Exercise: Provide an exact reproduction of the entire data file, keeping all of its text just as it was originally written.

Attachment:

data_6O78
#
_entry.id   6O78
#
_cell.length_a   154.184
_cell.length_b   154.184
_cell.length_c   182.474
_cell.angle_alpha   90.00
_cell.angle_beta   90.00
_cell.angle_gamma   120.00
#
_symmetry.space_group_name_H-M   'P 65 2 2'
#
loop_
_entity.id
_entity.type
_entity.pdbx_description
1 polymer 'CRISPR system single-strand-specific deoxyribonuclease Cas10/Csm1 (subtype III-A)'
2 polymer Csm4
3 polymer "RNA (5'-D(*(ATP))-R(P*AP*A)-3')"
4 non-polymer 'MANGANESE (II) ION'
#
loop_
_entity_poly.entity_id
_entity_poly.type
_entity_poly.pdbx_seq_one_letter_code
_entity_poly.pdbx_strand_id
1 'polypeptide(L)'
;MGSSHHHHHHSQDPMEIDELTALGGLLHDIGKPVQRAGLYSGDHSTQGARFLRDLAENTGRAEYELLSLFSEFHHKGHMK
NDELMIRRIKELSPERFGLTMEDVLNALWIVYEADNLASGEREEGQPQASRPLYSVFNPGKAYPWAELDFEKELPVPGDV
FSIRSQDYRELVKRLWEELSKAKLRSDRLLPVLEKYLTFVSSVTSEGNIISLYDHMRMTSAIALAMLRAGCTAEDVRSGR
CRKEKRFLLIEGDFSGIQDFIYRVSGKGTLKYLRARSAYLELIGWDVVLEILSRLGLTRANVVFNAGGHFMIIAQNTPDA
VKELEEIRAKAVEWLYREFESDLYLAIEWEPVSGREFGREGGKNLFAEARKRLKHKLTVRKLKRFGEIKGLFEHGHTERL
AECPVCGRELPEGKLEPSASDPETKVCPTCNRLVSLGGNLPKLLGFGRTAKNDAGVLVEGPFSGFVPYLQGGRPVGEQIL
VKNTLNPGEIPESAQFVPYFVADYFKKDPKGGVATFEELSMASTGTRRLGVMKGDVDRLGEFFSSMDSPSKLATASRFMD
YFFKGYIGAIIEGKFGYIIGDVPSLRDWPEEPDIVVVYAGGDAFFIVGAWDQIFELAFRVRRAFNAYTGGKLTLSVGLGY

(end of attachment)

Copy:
data_6O78
#
_entry.id   6O78
#
_cell.length_a   154.184
_cell.length_b   154.184
_cell.length_c   182.474
_cell.angle_alpha   90.00
_cell.angle_beta   90.00
_cell.angle_gamma   120.00
#
_symmetry.space_group_name_H-M   'P 65 2 2'
#
loop_
_entity.id
_entity.type
_entity.pdbx_description
1 polymer 'CRISPR system single-strand-specific deoxyribonuclease Cas10/Csm1 (subtype III-A)'
2 polymer Csm4
3 polymer "RNA (5'-D(*(ATP))-R(P*AP*A)-3')"
4 non-polymer 'MANGANESE (II) ION'
#
loop_
_entity_poly.entity_id
_entity_poly.type
_entity_poly.pdbx_seq_one_letter_code
_entity_poly.pdbx_strand_id
1 'polypeptide(L)'
;MGSSHHHHHHSQDPMEIDELTALGGLLHDIGKPVQRAGLYSGDHSTQGARFLRDLAENTGRAEYELLSLFSEFHHKGHMK
NDELMIRRIKELSPERFGLTMEDVLNALWIVYEADNLASGEREEGQPQASRPLYSVFNPGKAYPWAELDFEKELPVPGDV
FSIRSQDYRELVKRLWEELSKAKLRSDRLLPVLEKYLTFVSSVTSEGNIISLYDHMRMTSAIALAMLRAGCTAEDVRSGR
CRKEKRFLLIEGDFSGIQDFIYRVSGKGTLKYLRARSAYLELIGWDVVLEILSRLGLTRANVVFNAGGHFMIIAQNTPDA
VKELEEIRAKAVEWLYREFESDLYLAIEWEPVSGREFGREGGKNLFAEARKRLKHKLTVRKLKRFGEIKGLFEHGHTERL
AECPVCGRELPEGKLEPSASDPETKVCPTCNRLVSLGGNLPKLLGFGRTAKNDAGVLVEGPFSGFVPYLQGGRPVGEQIL
VKNTLNPGEIPESAQFVPYFVADYFKKDPKGGVATFEELSMASTGTRRLGVMKGDVDRLGEFFSSMDSPSKLATASRFMD
YFFKGYIGAIIEGKFGYIIGDVPSLRDWPEEPDIVVVYAGGDAFFIVGAWDQIFELAFRVRRAFNAYTGGKLTLSVGLGY